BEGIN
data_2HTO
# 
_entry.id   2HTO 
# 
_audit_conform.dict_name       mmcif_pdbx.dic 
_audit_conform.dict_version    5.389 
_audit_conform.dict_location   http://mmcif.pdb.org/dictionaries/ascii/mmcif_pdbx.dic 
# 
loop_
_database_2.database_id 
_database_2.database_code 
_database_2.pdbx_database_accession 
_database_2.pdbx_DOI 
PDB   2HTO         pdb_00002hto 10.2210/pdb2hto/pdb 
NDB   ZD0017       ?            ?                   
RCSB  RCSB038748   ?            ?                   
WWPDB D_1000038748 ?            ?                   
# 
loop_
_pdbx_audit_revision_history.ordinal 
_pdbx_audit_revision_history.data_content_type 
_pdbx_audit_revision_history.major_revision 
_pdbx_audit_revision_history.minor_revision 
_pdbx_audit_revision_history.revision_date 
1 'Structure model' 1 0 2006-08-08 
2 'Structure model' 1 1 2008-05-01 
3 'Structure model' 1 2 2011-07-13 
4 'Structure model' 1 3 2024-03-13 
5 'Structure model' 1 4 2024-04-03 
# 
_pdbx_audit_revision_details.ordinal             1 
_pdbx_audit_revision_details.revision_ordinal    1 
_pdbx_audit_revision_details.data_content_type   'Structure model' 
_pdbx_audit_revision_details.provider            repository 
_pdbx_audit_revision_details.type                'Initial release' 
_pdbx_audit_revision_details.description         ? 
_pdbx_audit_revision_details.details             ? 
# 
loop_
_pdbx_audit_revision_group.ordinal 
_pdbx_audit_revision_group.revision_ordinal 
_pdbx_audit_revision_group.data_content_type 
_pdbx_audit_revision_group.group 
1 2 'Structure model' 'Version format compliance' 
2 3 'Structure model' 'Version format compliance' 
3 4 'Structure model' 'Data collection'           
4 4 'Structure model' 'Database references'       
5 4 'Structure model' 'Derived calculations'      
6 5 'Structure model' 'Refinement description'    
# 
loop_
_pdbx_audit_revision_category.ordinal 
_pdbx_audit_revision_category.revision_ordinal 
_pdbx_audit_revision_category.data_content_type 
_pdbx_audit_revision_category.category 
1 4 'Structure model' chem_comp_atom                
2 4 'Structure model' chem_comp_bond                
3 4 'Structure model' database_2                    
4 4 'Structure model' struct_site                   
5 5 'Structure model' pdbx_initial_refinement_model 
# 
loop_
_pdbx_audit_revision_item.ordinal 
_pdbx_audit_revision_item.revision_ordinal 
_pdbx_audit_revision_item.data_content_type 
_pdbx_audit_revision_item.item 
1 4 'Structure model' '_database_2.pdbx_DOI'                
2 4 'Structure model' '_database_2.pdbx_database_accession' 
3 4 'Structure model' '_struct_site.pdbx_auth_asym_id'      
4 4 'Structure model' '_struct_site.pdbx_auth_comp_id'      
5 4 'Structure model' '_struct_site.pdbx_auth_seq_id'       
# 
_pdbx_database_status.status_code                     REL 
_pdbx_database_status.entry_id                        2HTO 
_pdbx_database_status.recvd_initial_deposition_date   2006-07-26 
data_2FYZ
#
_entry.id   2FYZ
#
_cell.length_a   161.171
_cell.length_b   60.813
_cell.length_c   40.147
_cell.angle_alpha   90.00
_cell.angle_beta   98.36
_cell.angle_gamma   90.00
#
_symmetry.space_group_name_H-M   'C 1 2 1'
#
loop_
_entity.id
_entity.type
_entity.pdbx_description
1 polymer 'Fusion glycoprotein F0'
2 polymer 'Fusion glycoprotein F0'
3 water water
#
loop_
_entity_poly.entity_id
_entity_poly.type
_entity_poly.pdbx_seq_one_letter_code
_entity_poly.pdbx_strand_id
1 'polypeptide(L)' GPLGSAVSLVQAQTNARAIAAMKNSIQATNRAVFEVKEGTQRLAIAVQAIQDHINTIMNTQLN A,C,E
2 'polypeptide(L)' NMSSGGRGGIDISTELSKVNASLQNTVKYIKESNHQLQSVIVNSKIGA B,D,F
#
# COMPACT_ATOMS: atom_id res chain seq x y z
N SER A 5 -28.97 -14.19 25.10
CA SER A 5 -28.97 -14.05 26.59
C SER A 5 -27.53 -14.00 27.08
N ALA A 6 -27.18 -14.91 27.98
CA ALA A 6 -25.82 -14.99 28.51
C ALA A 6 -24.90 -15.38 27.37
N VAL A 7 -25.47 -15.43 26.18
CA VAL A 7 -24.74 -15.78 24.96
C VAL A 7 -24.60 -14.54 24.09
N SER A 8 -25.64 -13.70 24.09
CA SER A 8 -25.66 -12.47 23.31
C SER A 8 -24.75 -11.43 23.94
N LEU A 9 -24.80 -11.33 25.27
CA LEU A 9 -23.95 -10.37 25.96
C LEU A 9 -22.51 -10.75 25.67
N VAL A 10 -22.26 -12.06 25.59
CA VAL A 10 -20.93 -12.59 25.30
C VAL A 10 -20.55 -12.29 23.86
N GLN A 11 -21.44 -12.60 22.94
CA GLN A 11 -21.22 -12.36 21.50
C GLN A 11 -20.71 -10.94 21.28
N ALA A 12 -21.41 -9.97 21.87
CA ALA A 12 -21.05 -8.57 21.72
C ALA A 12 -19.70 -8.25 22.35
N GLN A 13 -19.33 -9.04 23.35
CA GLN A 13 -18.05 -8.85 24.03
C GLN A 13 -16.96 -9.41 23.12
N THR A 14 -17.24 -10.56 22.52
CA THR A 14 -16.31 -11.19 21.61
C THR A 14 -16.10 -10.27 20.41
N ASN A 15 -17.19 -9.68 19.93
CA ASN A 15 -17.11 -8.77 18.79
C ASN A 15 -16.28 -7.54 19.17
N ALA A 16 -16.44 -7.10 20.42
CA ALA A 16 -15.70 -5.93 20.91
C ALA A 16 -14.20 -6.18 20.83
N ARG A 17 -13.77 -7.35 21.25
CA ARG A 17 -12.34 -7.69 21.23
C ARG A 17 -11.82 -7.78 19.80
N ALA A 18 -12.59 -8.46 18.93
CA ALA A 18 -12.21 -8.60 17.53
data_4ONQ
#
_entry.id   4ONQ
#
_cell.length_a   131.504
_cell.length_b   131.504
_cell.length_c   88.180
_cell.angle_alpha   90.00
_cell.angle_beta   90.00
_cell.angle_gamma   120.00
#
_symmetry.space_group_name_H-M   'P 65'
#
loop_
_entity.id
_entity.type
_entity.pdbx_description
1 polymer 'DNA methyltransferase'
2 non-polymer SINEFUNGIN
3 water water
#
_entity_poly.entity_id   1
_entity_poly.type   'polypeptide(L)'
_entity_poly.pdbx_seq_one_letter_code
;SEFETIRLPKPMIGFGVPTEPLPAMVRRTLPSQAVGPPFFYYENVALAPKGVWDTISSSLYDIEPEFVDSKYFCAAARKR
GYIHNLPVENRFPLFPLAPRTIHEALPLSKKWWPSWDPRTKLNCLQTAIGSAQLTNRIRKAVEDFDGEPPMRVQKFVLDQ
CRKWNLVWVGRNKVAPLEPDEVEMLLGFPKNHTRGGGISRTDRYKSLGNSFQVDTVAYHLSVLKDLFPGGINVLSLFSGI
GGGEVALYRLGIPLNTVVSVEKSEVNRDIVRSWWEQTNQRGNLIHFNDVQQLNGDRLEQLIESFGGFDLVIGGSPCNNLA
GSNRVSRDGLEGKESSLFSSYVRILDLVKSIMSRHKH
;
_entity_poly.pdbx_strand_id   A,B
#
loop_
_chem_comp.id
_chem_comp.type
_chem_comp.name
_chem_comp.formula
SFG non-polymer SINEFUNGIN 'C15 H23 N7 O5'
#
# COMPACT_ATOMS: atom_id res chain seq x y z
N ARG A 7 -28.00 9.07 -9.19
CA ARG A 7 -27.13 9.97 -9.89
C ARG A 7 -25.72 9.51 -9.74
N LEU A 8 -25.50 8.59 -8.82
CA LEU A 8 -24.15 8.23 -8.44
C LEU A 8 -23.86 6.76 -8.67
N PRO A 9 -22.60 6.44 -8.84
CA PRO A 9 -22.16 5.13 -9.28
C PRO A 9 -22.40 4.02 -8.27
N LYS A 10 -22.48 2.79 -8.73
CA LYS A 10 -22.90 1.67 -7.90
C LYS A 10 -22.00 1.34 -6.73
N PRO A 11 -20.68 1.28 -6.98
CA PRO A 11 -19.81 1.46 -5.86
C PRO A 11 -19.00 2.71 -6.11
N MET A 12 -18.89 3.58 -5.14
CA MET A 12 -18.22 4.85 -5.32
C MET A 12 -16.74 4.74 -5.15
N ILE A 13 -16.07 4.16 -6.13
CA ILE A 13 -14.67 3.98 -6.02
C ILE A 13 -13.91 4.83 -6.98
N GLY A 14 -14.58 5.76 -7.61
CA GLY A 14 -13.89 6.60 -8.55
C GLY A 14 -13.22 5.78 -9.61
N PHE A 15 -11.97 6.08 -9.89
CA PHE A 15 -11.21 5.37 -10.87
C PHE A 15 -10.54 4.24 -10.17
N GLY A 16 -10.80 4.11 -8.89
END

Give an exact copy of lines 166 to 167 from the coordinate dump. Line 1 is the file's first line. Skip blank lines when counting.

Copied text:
3 water water
#